to Catharine Cloeman in October, 1880, L. H. North, a justice of 
the peace, officiating. 

Kingsley. — This is an incorporated town, located on section thirty, 
of Garfield township, and was platted June 4, 1883. It is the chief 
town in the south half of Plymouth county, and furnishes a grain and 
stock market for an immense territory, and hence is one of the most 
thoroughly prosperous towns in the county. Its streets are daily filled 
with farm teams, and the merchants are usually busy. It has a popu- 
lation of about 800 people, nearly all of whom are Americans. Kings- 
ley has the merited name, far and near, of possessing the most enter- 
prising and best class of merchants and tradesmen to be found in this 
section of Iowa. 

The town depends upon the Chicago & Northwestern railroad for 
its shipping facilities. At present, 1890, there are over sixty busi- 
ness houses, all doing a flourishing business. There are two good 
banking houses, several churches, a live local paper — the " Kingsley 
Times " — and one of the best public schools, outside of Le Mars, in 
the entire county. The town is beautifully situated on rolling, high 
ground, with broad well-kept streets. The first attempt at business at 
this point was in the summer of 1883, when the railroad was com- 
pleted. The old town, post-office and trading point for this vicinity, 
as has been stated, was Quorn, which was platted in 1880, by Close 
Brothers, with whom the railroad company had some misunderstanding, 


and as a result they changed their route and located what is now known 
as Kingsley. The few dealers at Quorn at once removed to the newly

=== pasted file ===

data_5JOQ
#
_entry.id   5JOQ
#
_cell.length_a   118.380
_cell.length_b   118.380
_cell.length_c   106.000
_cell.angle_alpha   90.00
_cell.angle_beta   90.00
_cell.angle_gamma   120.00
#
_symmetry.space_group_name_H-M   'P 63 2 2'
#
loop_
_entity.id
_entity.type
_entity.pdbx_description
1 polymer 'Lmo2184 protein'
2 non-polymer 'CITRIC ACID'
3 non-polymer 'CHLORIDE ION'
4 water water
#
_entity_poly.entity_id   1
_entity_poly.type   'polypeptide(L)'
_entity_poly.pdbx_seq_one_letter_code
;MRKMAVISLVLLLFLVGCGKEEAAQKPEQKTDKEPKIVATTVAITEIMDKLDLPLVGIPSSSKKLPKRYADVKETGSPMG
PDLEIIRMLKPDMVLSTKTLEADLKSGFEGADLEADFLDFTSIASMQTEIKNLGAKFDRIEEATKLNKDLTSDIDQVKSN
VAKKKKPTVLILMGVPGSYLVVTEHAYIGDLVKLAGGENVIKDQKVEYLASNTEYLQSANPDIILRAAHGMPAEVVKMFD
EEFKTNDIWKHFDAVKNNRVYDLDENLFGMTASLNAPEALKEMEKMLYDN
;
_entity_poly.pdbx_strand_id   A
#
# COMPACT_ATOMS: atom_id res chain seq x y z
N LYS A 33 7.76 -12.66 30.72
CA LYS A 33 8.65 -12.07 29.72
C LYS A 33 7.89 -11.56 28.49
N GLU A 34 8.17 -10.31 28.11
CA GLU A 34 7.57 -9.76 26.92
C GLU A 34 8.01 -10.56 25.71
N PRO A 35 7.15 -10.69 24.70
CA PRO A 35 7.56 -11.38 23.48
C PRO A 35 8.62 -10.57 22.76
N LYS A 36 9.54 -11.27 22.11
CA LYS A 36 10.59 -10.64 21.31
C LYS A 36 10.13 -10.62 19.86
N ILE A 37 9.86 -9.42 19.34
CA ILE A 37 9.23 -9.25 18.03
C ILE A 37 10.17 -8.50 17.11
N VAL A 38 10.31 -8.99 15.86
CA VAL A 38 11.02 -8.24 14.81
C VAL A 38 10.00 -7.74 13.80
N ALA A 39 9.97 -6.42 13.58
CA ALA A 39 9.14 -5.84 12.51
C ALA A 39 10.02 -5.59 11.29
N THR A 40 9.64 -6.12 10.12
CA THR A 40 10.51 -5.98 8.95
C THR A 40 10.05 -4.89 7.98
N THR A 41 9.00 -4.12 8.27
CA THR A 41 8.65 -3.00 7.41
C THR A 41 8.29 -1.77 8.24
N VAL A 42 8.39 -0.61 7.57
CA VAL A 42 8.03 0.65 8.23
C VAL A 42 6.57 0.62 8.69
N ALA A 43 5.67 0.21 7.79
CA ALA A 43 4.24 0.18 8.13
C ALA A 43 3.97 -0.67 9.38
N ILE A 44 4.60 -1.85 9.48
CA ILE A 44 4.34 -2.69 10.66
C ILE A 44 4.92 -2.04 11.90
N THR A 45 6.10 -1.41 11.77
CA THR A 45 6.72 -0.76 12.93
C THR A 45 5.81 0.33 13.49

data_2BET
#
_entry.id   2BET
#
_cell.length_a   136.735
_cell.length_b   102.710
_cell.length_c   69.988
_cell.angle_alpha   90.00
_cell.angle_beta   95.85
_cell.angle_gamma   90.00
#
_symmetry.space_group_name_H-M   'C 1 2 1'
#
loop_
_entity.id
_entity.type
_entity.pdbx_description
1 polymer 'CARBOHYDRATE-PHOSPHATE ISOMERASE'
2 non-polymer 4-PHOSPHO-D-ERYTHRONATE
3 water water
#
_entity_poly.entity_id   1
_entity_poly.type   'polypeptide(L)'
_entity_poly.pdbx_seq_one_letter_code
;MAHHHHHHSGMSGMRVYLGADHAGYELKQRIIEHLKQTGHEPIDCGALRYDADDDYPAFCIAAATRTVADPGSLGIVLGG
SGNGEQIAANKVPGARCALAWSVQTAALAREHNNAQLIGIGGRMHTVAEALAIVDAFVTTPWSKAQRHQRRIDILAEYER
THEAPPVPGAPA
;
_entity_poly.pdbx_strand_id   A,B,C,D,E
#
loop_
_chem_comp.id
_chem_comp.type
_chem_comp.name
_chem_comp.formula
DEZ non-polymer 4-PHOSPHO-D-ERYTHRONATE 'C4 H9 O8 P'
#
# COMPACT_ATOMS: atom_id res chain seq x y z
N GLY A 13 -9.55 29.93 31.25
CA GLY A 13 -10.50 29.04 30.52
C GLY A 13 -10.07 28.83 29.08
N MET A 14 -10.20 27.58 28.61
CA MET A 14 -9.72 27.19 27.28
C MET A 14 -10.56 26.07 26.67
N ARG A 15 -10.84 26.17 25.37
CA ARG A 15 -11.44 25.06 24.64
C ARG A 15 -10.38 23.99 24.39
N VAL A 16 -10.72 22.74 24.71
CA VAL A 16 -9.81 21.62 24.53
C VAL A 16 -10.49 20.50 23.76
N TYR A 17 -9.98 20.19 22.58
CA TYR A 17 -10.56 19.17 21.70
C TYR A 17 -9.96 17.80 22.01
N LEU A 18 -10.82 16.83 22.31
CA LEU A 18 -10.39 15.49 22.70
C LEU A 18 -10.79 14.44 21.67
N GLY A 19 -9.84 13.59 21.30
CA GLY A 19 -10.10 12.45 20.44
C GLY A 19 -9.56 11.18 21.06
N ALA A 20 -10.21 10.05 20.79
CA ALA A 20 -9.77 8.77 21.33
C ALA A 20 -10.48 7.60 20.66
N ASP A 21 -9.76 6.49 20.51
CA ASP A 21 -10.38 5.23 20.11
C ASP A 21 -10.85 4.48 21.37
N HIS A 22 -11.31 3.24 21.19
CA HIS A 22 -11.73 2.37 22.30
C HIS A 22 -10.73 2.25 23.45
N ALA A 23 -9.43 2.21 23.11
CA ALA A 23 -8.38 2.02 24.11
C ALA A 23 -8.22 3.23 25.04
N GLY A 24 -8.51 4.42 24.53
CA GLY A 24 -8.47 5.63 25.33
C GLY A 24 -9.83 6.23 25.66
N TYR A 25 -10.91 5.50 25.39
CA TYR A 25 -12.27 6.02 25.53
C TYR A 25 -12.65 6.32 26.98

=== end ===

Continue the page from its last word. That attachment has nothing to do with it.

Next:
platted town, about a mile to the east. 

The first to engage in trade in Kingsley was Gaspar Bros., with a 
general store. They moved from Quorn in August, 1883. J. F. Var- 
ner, who was also a pioneer at Quorn, moved his stock at about the 
same date. The first house erected was built for saloon purposes. 
The first hotel was the Curtis House, built by John Curtis. The first 
hardware was sold by Bathbun & Ireland, who removed from Quorn. 
The first to deal in agricultural implements were Rathbun & Ireland. 
The first lumber dealers were Lewis & Brockman. The pioneer 
grain dealers were Herron Bros., who still operate in that line. They 
also bought the first live stock shipped from Kingsley. The first to 
deal in furniture was C. H. Loring. The first blacksmith to pound 
and weld by his glowing forge in Kingsley was Charles Bowers. 
The first wagon shop was conducted by M. A. Oberholser. The first 
to engage in the harness trade at this point was M. A. Condon. The 
drug biisiness was first represented by Marshall & Banks. The vil- 
lagers were first supplied with meat by Scott Bros. The pioneer 
liverymen were Hamil Bros. 

Kingsley soon saw the necessity of becoming an incorporated 
town, and so the step was taken in the spring of 1884. The names 
of the mayors and recorders for each year are here subjoined: 

1884— Mayor, J. S. Ellis; recorder, John T. Ireland. 1885— 
Mayor, G. A. Garrard; recorder W. B. Savage. 1886 — Mayor, G. A. 
Garrard; recorder, I. S. Knowles. 1887— Mayor, C. B. Oldfield; 
recorder, I. S. Knowles. 1888 — Mayor, C. B. Oldfield; recorder, I. 
S. Knowles. 1889— Mayor, C. B. Oldfield, recorder, I. S. Knowles. 
1890 — Mayor, F. E. Eobinson; recorder, J. A. Ingalls. 

The incorporation government has always been of the best, most 
enterprising type, and good order has ever prevailed. Much atten- 
tion is paid to public improvements, including the building of side- 
walks, etc., all of which tend to make the town a desirable place in 
which to live. 

The first post-office in this section of Plymouth county was at